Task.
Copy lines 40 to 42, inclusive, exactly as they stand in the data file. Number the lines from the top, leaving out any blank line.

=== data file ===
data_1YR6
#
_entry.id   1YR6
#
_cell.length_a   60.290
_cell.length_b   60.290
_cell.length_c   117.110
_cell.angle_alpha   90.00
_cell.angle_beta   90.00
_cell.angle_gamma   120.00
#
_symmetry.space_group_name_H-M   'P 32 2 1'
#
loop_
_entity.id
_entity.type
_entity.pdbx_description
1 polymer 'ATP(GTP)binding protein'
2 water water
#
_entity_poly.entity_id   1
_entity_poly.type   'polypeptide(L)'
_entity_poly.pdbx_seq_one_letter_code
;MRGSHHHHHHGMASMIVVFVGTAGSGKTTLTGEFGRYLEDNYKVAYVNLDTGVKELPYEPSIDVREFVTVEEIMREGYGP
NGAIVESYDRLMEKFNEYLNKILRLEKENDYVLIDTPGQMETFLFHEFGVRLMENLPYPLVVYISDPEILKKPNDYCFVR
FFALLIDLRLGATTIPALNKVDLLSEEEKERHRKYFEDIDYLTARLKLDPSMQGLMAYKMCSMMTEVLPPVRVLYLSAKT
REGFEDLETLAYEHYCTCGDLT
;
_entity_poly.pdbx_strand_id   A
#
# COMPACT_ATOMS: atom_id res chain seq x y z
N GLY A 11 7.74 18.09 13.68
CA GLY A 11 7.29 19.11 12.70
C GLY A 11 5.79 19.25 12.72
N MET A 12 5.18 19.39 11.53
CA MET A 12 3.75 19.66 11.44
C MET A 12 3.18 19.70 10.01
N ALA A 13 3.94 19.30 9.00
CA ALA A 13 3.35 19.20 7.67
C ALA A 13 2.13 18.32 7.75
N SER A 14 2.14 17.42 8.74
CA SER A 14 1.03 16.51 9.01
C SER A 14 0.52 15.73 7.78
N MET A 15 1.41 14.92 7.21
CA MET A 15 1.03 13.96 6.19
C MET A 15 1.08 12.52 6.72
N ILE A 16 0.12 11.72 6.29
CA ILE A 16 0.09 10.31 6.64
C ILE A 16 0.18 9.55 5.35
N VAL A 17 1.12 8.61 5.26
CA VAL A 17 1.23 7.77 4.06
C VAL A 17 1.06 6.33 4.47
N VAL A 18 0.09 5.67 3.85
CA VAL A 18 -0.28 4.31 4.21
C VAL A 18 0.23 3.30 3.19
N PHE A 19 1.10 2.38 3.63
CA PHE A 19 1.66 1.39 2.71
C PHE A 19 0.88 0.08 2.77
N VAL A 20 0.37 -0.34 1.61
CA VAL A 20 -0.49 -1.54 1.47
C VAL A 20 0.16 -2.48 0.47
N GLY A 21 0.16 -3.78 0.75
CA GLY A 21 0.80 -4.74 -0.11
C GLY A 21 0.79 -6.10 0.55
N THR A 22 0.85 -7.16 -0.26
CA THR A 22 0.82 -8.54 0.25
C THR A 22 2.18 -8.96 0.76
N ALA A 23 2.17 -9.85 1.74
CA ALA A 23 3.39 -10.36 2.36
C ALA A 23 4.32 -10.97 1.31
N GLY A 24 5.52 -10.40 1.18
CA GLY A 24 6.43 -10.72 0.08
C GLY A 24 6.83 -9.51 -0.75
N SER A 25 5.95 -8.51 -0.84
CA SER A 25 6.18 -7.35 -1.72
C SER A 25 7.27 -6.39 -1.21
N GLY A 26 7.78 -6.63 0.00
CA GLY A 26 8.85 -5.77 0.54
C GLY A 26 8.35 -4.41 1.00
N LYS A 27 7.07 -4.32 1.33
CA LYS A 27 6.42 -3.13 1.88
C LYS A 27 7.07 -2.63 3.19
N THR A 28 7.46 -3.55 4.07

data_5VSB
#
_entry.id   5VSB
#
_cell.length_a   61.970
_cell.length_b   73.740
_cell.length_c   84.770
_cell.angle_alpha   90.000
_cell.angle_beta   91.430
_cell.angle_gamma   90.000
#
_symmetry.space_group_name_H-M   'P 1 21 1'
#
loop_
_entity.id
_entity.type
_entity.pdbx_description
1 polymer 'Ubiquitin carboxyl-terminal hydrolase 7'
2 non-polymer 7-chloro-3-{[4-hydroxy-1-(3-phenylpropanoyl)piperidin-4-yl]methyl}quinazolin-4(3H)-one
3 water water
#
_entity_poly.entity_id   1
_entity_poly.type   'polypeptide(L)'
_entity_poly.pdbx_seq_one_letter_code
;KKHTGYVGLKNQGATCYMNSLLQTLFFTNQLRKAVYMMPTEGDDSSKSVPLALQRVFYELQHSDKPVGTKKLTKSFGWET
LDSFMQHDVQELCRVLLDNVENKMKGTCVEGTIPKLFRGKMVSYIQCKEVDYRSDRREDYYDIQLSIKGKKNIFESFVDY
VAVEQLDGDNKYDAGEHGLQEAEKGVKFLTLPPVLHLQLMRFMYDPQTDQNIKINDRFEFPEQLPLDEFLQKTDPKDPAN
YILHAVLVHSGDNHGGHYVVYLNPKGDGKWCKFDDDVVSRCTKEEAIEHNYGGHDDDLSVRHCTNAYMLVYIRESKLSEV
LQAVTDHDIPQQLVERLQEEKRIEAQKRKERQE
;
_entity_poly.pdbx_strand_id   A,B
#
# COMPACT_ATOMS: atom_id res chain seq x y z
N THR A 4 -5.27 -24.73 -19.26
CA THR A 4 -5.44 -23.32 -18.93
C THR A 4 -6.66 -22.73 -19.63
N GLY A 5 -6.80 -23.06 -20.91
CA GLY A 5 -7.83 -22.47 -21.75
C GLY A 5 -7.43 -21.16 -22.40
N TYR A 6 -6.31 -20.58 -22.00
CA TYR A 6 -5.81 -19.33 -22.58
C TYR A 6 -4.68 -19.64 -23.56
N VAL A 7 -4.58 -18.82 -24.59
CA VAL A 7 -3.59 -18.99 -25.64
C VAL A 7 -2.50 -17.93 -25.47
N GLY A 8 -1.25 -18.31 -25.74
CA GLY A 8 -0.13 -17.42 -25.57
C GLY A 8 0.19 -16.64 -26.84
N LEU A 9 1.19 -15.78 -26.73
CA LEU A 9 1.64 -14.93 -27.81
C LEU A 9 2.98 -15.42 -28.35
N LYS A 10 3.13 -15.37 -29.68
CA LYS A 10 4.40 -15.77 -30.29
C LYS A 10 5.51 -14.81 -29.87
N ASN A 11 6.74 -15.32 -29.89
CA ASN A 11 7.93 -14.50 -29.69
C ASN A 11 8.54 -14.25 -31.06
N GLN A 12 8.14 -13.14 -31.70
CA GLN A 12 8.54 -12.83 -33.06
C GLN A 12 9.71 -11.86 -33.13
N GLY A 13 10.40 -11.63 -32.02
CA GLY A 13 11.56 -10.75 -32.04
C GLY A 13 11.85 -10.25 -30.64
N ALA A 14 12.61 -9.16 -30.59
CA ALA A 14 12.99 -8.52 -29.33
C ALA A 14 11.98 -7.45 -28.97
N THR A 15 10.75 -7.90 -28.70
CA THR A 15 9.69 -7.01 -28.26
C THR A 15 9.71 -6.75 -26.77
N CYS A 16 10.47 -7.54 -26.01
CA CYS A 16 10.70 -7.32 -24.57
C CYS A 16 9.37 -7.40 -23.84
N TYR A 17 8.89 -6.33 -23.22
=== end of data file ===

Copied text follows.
C ALA A 13 2.13 18.32 7.75
N SER A 14 2.14 17.42 8.74
CA SER A 14 1.03 16.51 9.01